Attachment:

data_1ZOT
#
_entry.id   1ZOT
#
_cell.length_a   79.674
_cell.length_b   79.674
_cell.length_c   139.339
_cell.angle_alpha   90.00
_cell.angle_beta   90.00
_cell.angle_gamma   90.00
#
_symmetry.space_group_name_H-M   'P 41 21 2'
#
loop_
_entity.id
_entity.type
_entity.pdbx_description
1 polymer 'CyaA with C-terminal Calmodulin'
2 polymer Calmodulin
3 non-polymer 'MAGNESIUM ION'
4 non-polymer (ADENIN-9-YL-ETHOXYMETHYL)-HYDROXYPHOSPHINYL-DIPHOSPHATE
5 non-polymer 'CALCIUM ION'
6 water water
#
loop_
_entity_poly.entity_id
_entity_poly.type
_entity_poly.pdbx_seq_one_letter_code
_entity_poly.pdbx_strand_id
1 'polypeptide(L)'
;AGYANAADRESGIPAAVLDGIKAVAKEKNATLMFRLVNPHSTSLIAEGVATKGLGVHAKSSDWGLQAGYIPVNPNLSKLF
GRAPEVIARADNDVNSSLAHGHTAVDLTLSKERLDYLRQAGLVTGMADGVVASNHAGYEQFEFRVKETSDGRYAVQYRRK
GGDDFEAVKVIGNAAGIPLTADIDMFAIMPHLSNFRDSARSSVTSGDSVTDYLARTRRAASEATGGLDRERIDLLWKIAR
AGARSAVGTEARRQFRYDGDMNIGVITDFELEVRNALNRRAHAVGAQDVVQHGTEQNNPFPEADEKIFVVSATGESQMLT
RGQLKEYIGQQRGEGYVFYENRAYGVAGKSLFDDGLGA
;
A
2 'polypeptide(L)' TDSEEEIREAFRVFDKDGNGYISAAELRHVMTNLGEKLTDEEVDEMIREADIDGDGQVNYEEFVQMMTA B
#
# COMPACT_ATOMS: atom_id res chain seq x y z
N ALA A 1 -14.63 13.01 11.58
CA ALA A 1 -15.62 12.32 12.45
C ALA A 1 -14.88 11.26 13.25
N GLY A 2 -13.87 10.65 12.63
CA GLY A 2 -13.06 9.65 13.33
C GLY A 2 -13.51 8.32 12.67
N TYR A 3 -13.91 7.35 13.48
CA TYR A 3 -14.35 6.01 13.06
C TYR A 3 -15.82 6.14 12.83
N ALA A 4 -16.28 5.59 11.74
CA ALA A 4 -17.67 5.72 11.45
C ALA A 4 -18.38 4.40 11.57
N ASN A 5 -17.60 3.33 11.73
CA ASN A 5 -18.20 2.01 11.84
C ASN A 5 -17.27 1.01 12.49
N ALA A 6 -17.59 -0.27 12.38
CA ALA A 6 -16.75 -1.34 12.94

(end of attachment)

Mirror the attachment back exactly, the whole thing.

data_1ZOT
#
_entry.id   1ZOT
#
_cell.length_a   79.674
_cell.length_b   79.674
_cell.length_c   139.339
_cell.angle_alpha   90.00
_cell.angle_beta   90.00
_cell.angle_gamma   90.00
#
_symmetry.space_group_name_H-M   'P 41 21 2'
#
loop_
_entity.id
_entity.type
_entity.pdbx_description
1 polymer 'CyaA with C-terminal Calmodulin'
2 polymer Calmodulin
3 non-polymer 'MAGNESIUM ION'
4 non-polymer (ADENIN-9-YL-ETHOXYMETHYL)-HYDROXYPHOSPHINYL-DIPHOSPHATE
5 non-polymer 'CALCIUM ION'
6 water water
#
loop_
_entity_poly.entity_id
_entity_poly.type
_entity_poly.pdbx_seq_one_letter_code
_entity_poly.pdbx_strand_id
1 'polypeptide(L)'
;AGYANAADRESGIPAAVLDGIKAVAKEKNATLMFRLVNPHSTSLIAEGVATKGLGVHAKSSDWGLQAGYIPVNPNLSKLF
GRAPEVIARADNDVNSSLAHGHTAVDLTLSKERLDYLRQAGLVTGMADGVVASNHAGYEQFEFRVKETSDGRYAVQYRRK
GGDDFEAVKVIGNAAGIPLTADIDMFAIMPHLSNFRDSARSSVTSGDSVTDYLARTRRAASEATGGLDRERIDLLWKIAR
AGARSAVGTEARRQFRYDGDMNIGVITDFELEVRNALNRRAHAVGAQDVVQHGTEQNNPFPEADEKIFVVSATGESQMLT
RGQLKEYIGQQRGEGYVFYENRAYGVAGKSLFDDGLGA
;
A
2 'polypeptide(L)' TDSEEEIREAFRVFDKDGNGYISAAELRHVMTNLGEKLTDEEVDEMIREADIDGDGQVNYEEFVQMMTA B
#
# COMPACT_ATOMS: atom_id res chain seq x y z
N ALA A 1 -14.63 13.01 11.58
CA ALA A 1 -15.62 12.32 12.45
C ALA A 1 -14.88 11.26 13.25
N GLY A 2 -13.87 10.65 12.63
CA GLY A 2 -13.06 9.65 13.33
C GLY A 2 -13.51 8.32 12.67
N TYR A 3 -13.91 7.35 13.48
CA TYR A 3 -14.35 6.01 13.06
C TYR A 3 -15.82 6.14 12.83
N ALA A 4 -16.28 5.59 11.74
CA ALA A 4 -17.67 5.72 11.45
C ALA A 4 -18.38 4.40 11.57
N ASN A 5 -17.60 3.33 11.73
CA ASN A 5 -18.20 2.01 11.84
C ASN A 5 -17.27 1.01 12.49
N ALA A 6 -17.59 -0.27 12.38
CA ALA A 6 -16.75 -1.34 12.94